The fast-moving Leonid meteor shower peaks this weekend, with good chances to see them in the predawn hours on Saturday,…
The fast-moving Leonid meteor shower peaks this weekend, with good chances to see them in the predawn hours on Saturday, Nov. 17, and Sunday, Nov. 18. Weather conditions in New Hampshire might just work for the annual show. The forecast for over the next few hours calls for cloudy to partly cloudy skies.
Most experts say the best chance to see the shooting stars was around 3 a.m. Saturday, because the moon will set shortly after midnight in most of the world, but early Sunday morning will work too. The Leonids typically produces between 1
0 and 15 meteors an hour. The moon sets around 12:35 a.m. on the east coast. To find out the exact time the moon sets where you live, go here.
The meteors can be colorful and produce fireballs – that’s brighter, bigger meteors that can leave colorful trails. And did we mention they’re fast? They zip across the sky at about 44 miles per second, making them among the fastest meteors.
In some years, the Leonid meteor shower produces outbursts, but this is not likely to be one of them, according to Earthsky.org. In sommige jaren produceren ze tot 1.000 meteoren per uur. The last time that happened was in 2001.
The Leonids, which are associated with the comet Temple-Tuttle, get their name from the constellation Leo the Lion and will come from the stars that make up Leo’s mane. Og selvom de stråler fra den delen av skyen, er det ikke nødvendig å lokalisere den konstellation. Weather permitting, you’ll be able to see them from any part of the sky.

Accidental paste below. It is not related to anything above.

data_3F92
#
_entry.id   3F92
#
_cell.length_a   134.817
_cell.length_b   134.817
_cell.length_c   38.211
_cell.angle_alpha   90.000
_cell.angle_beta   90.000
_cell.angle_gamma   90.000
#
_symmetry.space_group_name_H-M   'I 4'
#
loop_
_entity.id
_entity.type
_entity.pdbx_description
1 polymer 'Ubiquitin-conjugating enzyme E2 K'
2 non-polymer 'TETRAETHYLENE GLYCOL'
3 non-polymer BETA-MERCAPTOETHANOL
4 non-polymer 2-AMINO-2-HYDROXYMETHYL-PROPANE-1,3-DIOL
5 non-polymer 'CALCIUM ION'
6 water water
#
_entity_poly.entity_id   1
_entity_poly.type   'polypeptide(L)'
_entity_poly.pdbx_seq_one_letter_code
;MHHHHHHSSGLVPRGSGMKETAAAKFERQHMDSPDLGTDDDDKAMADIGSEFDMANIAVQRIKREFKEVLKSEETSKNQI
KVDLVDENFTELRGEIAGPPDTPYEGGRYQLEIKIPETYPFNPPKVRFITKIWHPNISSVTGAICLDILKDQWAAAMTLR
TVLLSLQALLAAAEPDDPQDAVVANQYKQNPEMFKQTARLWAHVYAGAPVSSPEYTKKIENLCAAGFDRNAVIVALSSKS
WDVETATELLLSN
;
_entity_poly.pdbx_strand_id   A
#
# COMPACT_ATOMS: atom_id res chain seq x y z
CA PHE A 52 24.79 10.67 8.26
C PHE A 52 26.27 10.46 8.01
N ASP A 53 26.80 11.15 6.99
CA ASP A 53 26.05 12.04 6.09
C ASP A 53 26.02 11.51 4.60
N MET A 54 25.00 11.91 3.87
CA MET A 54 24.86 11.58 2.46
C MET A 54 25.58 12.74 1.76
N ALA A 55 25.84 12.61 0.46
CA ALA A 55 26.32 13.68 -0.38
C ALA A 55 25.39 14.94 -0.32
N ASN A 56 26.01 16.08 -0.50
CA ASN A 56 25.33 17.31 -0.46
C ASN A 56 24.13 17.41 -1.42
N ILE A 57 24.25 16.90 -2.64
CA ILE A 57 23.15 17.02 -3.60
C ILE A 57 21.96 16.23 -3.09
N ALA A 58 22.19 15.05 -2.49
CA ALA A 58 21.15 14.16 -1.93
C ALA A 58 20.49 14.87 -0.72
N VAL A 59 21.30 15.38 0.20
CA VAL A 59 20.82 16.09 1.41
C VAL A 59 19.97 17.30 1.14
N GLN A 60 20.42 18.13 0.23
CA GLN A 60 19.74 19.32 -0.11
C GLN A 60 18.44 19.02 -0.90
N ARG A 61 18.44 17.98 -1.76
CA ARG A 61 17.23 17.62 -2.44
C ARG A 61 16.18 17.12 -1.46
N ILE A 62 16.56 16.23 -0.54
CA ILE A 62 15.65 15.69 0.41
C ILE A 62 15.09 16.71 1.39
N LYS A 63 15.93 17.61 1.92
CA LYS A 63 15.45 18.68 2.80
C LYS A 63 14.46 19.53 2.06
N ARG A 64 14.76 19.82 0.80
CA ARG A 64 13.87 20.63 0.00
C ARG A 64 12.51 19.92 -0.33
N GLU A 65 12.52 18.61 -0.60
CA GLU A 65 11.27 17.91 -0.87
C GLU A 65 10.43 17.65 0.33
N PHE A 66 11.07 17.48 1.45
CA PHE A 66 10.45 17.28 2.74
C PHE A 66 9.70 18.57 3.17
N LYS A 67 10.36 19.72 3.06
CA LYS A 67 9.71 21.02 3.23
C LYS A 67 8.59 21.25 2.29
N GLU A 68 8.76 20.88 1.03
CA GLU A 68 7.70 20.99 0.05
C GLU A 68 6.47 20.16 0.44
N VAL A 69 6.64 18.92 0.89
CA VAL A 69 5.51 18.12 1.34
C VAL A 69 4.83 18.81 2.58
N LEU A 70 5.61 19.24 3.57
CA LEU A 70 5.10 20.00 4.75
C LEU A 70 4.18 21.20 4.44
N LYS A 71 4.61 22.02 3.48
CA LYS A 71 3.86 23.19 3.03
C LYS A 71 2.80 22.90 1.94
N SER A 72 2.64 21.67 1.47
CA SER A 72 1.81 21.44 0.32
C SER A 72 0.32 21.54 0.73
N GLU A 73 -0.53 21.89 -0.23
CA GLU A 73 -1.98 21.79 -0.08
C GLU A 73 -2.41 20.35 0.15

But if you want to locate Leo the Lion, look at the eastern horizon.
The Geminid meteor is left before the calendar turns over until 2019.
The Geminid Meteor (19659002) is in the sky after midnight, and when it reaches the highest point, the most meteors will be visible. shower, which originates from the constellation Gemini, is typically the best of the year, producing up to 120 multicolored meteors an hour at its peak on Dec. 13-14. The shower runs from Dec. 7-17, and is produced by debris left behind by the asteroid known as 3200 Phaethon, discovered in 1982. Viewing conditions should be excellent because the first quarter moon will set shortly after midnight leaving dark skies. The peak viewing times are in the early morning hours, but the Geminids are also active before midnight.
The year’s final meteor shower is a minor one, and it’s often overlooked. The Ursides meteor shower, which runs Dec. 17-25 and peaks Dec. 21-22, produces about 5 to 10 meteors per hour, although occasional outbursts have produced 25 or more an hour. A full moon will wash out all but the brightest, however. The Ursids originate from the constellation Ursa Minor, and are produced by dust grains left behind by the comet Tuttle discovered in 1790. The best viewing times are after midnight.
(Photo by Bill Ingalls / NASA viaGetty Images)